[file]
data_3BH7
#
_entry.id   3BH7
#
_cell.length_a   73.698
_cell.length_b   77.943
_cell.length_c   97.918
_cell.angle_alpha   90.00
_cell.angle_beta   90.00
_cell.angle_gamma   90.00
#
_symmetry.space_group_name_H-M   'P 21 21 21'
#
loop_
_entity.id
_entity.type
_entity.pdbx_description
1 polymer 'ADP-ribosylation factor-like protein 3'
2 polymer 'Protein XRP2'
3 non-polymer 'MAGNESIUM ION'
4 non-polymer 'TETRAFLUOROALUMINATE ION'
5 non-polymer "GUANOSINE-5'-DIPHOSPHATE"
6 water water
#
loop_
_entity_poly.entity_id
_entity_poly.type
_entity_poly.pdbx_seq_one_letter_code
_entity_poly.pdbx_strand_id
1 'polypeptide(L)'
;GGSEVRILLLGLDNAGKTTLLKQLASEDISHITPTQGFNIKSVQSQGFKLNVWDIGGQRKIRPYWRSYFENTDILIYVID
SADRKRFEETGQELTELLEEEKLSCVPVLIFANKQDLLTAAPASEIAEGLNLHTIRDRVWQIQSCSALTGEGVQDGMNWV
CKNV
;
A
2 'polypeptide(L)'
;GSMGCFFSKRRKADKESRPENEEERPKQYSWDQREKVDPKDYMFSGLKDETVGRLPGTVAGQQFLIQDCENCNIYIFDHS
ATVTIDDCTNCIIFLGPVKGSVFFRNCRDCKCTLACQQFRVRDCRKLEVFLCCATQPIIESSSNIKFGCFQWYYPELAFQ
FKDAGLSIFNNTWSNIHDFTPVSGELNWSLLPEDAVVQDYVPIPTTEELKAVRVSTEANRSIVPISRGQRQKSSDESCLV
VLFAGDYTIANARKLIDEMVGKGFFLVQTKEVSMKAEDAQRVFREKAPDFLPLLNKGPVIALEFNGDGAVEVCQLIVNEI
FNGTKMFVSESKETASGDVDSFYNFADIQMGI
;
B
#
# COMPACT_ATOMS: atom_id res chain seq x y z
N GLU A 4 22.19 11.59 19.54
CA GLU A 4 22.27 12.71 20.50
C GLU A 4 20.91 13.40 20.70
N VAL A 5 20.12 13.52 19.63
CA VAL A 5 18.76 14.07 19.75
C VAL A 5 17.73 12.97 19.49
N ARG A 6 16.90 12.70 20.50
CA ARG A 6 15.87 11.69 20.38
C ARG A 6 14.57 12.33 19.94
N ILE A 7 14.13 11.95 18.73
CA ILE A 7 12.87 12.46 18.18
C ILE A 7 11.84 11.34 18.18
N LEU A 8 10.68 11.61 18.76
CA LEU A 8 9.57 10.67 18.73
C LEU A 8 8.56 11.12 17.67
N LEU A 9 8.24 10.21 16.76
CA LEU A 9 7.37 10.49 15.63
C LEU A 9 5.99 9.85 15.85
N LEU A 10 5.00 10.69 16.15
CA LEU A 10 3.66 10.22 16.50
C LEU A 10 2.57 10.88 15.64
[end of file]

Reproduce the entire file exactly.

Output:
data_3BH7
#
_entry.id   3BH7
#
_cell.length_a   73.698
_cell.length_b   77.943
_cell.length_c   97.918
_cell.angle_alpha   90.00
_cell.angle_beta   90.00
_cell.angle_gamma   90.00
#
_symmetry.space_group_name_H-M   'P 21 21 21'
#
loop_
_entity.id
_entity.type
_entity.pdbx_description
1 polymer 'ADP-ribosylation factor-like protein 3'
2 polymer 'Protein XRP2'
3 non-polymer 'MAGNESIUM ION'
4 non-polymer 'TETRAFLUOROALUMINATE ION'
5 non-polymer "GUANOSINE-5'-DIPHOSPHATE"
6 water water
#
loop_
_entity_poly.entity_id
_entity_poly.type
_entity_poly.pdbx_seq_one_letter_code
_entity_poly.pdbx_strand_id
1 'polypeptide(L)'
;GGSEVRILLLGLDNAGKTTLLKQLASEDISHITPTQGFNIKSVQSQGFKLNVWDIGGQRKIRPYWRSYFENTDILIYVID
SADRKRFEETGQELTELLEEEKLSCVPVLIFANKQDLLTAAPASEIAEGLNLHTIRDRVWQIQSCSALTGEGVQDGMNWV
CKNV
;
A
2 'polypeptide(L)'
;GSMGCFFSKRRKADKESRPENEEERPKQYSWDQREKVDPKDYMFSGLKDETVGRLPGTVAGQQFLIQDCENCNIYIFDHS
ATVTIDDCTNCIIFLGPVKGSVFFRNCRDCKCTLACQQFRVRDCRKLEVFLCCATQPIIESSSNIKFGCFQWYYPELAFQ
FKDAGLSIFNNTWSNIHDFTPVSGELNWSLLPEDAVVQDYVPIPTTEELKAVRVSTEANRSIVPISRGQRQKSSDESCLV
VLFAGDYTIANARKLIDEMVGKGFFLVQTKEVSMKAEDAQRVFREKAPDFLPLLNKGPVIALEFNGDGAVEVCQLIVNEI
FNGTKMFVSESKETASGDVDSFYNFADIQMGI
;
B
#
# COMPACT_ATOMS: atom_id res chain seq x y z
N GLU A 4 22.19 11.59 19.54
CA GLU A 4 22.27 12.71 20.50
C GLU A 4 20.91 13.40 20.70
N VAL A 5 20.12 13.52 19.63
CA VAL A 5 18.76 14.07 19.75
C VAL A 5 17.73 12.97 19.49
N ARG A 6 16.90 12.70 20.50
CA ARG A 6 15.87 11.69 20.38
C ARG A 6 14.57 12.33 19.94
N ILE A 7 14.13 11.95 18.73
CA ILE A 7 12.87 12.46 18.18
C ILE A 7 11.84 11.34 18.18
N LEU A 8 10.68 11.61 18.76
CA LEU A 8 9.57 10.67 18.73
C LEU A 8 8.56 11.12 17.67
N LEU A 9 8.24 10.21 16.76
CA LEU A 9 7.37 10.49 15.63
C LEU A 9 5.99 9.85 15.85
N LEU A 10 5.00 10.69 16.15
CA LEU A 10 3.66 10.22 16.50
C LEU A 10 2.57 10.88 15.64